3. Sants-Montjuïc offers a long walk from the mountain to the sea pointing our attention in the history of the comercial Barcelona.
4. Between Diagonal, full of shops and malls, and the noise of the Camp Nou, Les Corts is a Barcelona full of gardens where you can be lost in this residential town.
5. Old Sarrià-Sant Gervasi is the most residential district of Barcelona. It’s like a quiet town rounded by gardens and museums which ends in Tibidabo mountain.
6. Gracia is the opened town to all the cultures, the urban artists, the music, the theatre ans the cinema although the people whi lives here are proud of it and its past.
7. Horta-Guinardó is the great balcony in the city. It’s full of water and the old houses and “masias” and the gardens are the treasure and the image of this richness.
8. This different and wide district called Nou Barris (Nine Towns) is the focus of a lot of gardens and green zones to walk and enjoy its cultural life which is independent form the rest of the city.
9. sant Andreu is like its neighbours: characters, fight and a deep respect for its traditions. From the Tres Tombs to the Esclat and other parties, tradition is the most important thing in this old town.
10. Beside the sea, ubiquitous chimneys welcome the Sant Martí district recalling its industrial past. An industry that has led to innovation and new technology in the district and has become the engine of the new Barcelona.
Maurits Cornelis Escher (Leeuwarden, 17 June 1898 – Laren, 27 March 1972) was a Dutch painter whose works can be considered as Mathematical Art.
His drawing hands were the main theme of the doodle published in June 16, 2003:
This little “Giralda” built in the Catalan town called L’Arboç was projected by Joan Roquer i Marí after a trip in Andalusia. He loved Andalusian architecture and decided to copy this Spanish style in his home. The Giralda was built between 1877 and 1889 designed by Roquer although measures half the height of the real Giralda of Seville. If you visit it you will also find a replica of the Court of the Lions of the Alhambra of Granada.
The decoration of the building was designed from several photographies taken by Roquer in Seville and therefore we have a lot of mosaics which can be admire in this mathematical post:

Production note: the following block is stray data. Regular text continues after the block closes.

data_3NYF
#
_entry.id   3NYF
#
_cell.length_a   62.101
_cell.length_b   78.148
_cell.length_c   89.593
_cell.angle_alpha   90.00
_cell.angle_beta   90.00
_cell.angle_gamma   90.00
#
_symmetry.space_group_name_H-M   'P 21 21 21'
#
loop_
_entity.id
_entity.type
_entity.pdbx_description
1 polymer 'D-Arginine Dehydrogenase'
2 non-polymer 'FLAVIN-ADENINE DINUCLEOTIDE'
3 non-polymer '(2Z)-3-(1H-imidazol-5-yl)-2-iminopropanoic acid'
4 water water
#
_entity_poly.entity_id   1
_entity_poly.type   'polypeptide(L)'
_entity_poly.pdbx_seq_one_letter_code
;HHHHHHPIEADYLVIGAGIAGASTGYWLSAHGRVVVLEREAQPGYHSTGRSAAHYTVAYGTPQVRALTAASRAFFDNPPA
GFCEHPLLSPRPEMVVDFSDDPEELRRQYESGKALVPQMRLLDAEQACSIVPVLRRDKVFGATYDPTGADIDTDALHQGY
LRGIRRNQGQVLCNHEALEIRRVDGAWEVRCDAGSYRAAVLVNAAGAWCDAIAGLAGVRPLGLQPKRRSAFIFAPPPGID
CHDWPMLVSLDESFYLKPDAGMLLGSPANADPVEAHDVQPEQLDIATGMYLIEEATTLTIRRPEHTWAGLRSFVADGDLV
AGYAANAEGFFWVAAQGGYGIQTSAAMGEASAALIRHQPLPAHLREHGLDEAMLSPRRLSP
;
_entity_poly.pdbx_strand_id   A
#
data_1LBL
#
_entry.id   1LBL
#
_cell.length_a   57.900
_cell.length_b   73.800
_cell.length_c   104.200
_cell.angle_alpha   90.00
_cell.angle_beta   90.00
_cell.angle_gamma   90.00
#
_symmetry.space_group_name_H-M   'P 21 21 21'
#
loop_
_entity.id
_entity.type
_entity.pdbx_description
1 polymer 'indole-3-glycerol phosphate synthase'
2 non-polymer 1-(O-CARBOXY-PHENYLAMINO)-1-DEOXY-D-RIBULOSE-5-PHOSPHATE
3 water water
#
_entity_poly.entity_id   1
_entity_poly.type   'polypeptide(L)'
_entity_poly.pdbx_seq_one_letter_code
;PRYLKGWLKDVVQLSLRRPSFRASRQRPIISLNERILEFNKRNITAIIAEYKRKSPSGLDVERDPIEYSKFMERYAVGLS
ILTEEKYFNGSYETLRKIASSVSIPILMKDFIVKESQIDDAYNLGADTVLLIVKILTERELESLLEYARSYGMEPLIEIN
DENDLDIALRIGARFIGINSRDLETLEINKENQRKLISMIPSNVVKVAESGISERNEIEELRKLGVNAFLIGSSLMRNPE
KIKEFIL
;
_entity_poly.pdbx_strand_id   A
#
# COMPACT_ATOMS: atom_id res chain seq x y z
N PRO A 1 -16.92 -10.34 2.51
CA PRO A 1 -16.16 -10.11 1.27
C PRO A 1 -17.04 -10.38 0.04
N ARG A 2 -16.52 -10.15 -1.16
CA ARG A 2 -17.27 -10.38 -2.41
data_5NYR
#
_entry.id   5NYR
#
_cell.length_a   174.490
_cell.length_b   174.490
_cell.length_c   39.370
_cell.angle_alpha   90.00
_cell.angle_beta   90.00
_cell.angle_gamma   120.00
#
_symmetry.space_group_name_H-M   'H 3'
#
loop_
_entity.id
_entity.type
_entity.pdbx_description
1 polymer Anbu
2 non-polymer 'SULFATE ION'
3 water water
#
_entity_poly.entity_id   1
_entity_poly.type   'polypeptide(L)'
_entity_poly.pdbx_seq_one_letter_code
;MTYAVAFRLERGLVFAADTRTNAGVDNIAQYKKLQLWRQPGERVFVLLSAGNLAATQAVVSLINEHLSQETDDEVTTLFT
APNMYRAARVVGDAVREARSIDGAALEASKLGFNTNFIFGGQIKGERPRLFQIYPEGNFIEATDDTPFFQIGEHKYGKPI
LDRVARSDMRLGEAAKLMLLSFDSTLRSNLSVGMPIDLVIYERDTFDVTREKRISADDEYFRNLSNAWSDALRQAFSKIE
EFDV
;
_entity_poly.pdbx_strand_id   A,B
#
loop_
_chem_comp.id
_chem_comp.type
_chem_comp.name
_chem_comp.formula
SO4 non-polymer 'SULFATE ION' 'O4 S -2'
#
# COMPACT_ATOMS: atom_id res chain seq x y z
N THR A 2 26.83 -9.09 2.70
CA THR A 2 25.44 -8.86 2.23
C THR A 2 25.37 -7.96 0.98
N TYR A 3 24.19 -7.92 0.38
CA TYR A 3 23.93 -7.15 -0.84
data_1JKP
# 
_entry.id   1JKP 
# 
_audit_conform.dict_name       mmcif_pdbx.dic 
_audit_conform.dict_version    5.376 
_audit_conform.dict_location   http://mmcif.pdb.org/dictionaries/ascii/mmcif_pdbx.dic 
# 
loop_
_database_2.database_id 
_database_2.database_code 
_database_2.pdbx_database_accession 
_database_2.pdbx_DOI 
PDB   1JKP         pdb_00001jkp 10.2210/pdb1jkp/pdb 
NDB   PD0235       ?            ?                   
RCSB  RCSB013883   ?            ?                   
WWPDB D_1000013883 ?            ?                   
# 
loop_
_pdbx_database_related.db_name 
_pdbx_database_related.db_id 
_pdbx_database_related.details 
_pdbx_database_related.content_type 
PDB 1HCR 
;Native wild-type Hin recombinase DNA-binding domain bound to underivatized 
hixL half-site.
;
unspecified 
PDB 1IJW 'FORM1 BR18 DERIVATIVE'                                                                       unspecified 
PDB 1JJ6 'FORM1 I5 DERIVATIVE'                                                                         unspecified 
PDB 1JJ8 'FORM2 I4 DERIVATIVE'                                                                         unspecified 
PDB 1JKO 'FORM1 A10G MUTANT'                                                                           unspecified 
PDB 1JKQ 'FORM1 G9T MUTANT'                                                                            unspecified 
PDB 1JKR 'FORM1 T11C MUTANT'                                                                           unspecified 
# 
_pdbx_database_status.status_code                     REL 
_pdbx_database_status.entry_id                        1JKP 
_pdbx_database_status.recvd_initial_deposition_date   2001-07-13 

Location: La Giralda in L’Arboç (map)
On May 2, 2014, I told you that I vidited the MMACA with some of my students and we also noticed this sundial walking from the underground station (Gavarra) to Mercader Palace. We were in a hurry so we could’n stop to analise the shadow of the gnomon but this picture must be the first step for coming back in the not too distant future.
Some weeks ago I had to stop to put gas in my car and Destiny led me to a petrol station next to Sidamon (a small village near Lleida). I took the opportunity to have a drink in the bar and… what was that? There is a big sundial in the roundabaut next to the petrol station!
All the people who lives in Sidamon (less than 700 people!) see this sundial all the days of their lifes. Why don’t they paint it? So it will bright in the middle of this big plain!
One thing more… the coffee in the bar wasn’t nice.
The Berlin Papyrus 6619 (1800 BC) is one of the only surviving witness which demonstrates that the Egyptian escribes knew how to solve certain quadratic equations.
The first problem in the papyrus says: You are told the area of a square of 100 square cubits is equal to that of two smaller squares, the side of one square is 1/2 + 1/4 of the other. What are the sides of the two unknown squares? That is:
There also is a second similar problem equivalent to the quadratic system:
The solving method is the rule of false position. The escribe assumed that x = 0,75 and y = 1 so x2 + y2 = 1,5625. But the result should be 100 = 64 · 1,5625! Therefore, our two squares must be 64 times bigger and their sides must be 8 times bigger. So the result is x = 0,75 · 8 = 6 units and y = 1 · 8 = 8 units, and x2 + y2 = 100.
This papyrus becames unnotices in the Neues Museum of Berlin due to its close position to the famous bust of Nefertiti: